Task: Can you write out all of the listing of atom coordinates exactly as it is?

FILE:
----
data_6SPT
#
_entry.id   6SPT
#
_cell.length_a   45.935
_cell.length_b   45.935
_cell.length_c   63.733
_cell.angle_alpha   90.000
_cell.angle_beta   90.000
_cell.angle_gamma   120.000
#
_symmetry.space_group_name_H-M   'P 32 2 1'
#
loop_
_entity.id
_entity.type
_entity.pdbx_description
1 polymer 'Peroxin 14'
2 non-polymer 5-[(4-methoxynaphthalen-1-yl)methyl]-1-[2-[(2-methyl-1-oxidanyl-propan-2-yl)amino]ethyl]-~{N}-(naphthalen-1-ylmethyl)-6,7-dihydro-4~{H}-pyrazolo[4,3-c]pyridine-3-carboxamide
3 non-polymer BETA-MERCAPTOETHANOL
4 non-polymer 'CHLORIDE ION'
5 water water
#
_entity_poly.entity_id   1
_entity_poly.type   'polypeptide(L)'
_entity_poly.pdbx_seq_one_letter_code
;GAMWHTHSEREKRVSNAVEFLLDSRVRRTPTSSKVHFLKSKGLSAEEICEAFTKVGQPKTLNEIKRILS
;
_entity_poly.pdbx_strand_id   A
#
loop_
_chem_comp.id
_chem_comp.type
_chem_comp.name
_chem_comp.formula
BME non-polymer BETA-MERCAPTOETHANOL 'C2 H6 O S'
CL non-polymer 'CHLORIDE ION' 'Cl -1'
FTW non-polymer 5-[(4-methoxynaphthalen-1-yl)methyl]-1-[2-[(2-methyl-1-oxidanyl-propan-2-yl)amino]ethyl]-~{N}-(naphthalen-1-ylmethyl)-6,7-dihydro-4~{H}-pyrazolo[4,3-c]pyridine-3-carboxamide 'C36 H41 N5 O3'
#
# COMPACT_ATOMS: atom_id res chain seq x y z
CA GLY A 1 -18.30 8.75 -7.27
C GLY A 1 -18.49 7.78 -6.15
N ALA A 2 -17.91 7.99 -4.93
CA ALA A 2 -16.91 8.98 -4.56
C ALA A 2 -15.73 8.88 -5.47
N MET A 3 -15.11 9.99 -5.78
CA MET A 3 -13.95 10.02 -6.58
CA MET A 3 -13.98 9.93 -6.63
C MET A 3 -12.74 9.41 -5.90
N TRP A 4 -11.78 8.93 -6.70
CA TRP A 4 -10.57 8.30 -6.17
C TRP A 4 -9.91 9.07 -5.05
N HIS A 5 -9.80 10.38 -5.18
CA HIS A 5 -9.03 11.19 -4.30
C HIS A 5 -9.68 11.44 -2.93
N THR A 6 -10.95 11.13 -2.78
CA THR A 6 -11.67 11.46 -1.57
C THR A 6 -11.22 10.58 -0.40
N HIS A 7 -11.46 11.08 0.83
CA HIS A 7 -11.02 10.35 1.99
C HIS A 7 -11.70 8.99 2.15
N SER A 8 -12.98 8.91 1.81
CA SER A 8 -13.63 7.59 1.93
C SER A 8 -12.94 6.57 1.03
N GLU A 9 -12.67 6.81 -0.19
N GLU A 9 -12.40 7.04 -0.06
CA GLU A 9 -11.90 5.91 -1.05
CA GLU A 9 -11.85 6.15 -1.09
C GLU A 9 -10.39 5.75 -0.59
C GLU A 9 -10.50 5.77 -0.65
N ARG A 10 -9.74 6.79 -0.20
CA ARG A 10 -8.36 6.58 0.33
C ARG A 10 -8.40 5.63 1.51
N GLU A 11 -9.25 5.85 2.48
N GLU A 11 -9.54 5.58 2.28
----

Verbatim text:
data_6SPT
#
_entry.id   6SPT
#
_cell.length_a   45.935
_cell.length_b   45.935
_cell.length_c   63.733
_cell.angle_alpha   90.000
_cell.angle_beta   90.000
_cell.angle_gamma   120.000
#
_symmetry.space_group_name_H-M   'P 32 2 1'
#
loop_
_entity.id
_entity.type
_entity.pdbx_description
1 polymer 'Peroxin 14'
2 non-polymer 5-[(4-methoxynaphthalen-1-yl)methyl]-1-[2-[(2-methyl-1-oxidanyl-propan-2-yl)amino]ethyl]-~{N}-(naphthalen-1-ylmethyl)-6,7-dihydro-4~{H}-pyrazolo[4,3-c]pyridine-3-carboxamide
3 non-polymer BETA-MERCAPTOETHANOL
4 non-polymer 'CHLORIDE ION'
5 water water
#
_entity_poly.entity_id   1
_entity_poly.type   'polypeptide(L)'
_entity_poly.pdbx_seq_one_letter_code
;GAMWHTHSEREKRVSNAVEFLLDSRVRRTPTSSKVHFLKSKGLSAEEICEAFTKVGQPKTLNEIKRILS
;
_entity_poly.pdbx_strand_id   A
#
loop_
_chem_comp.id
_chem_comp.type
_chem_comp.name
_chem_comp.formula
BME non-polymer BETA-MERCAPTOETHANOL 'C2 H6 O S'
CL non-polymer 'CHLORIDE ION' 'Cl -1'
FTW non-polymer 5-[(4-methoxynaphthalen-1-yl)methyl]-1-[2-[(2-methyl-1-oxidanyl-propan-2-yl)amino]ethyl]-~{N}-(naphthalen-1-ylmethyl)-6,7-dihydro-4~{H}-pyrazolo[4,3-c]pyridine-3-carboxamide 'C36 H41 N5 O3'
#
# COMPACT_ATOMS: atom_id res chain seq x y z
CA GLY A 1 -18.30 8.75 -7.27
C GLY A 1 -18.49 7.78 -6.15
N ALA A 2 -17.91 7.99 -4.93
CA ALA A 2 -16.91 8.98 -4.56
C ALA A 2 -15.73 8.88 -5.47
N MET A 3 -15.11 9.99 -5.78
CA MET A 3 -13.95 10.02 -6.58
CA MET A 3 -13.98 9.93 -6.63
C MET A 3 -12.74 9.41 -5.90
N TRP A 4 -11.78 8.93 -6.70
CA TRP A 4 -10.57 8.30 -6.17
C TRP A 4 -9.91 9.07 -5.05
N HIS A 5 -9.80 10.38 -5.18
CA HIS A 5 -9.03 11.19 -4.30
C HIS A 5 -9.68 11.44 -2.93
N THR A 6 -10.95 11.13 -2.78
CA THR A 6 -11.67 11.46 -1.57
C THR A 6 -11.22 10.58 -0.40
N HIS A 7 -11.46 11.08 0.83
CA HIS A 7 -11.02 10.35 1.99
C HIS A 7 -11.70 8.99 2.15
N SER A 8 -12.98 8.91 1.81
CA SER A 8 -13.63 7.59 1.93
C SER A 8 -12.94 6.57 1.03
N GLU A 9 -12.67 6.81 -0.19
N GLU A 9 -12.40 7.04 -0.06
CA GLU A 9 -11.90 5.91 -1.05
CA GLU A 9 -11.85 6.15 -1.09
C GLU A 9 -10.39 5.75 -0.59
C GLU A 9 -10.50 5.77 -0.65
N ARG A 10 -9.74 6.79 -0.20
CA ARG A 10 -8.36 6.58 0.33
C ARG A 10 -8.40 5.63 1.51
N GLU A 11 -9.25 5.85 2.48
N GLU A 11 -9.54 5.58 2.28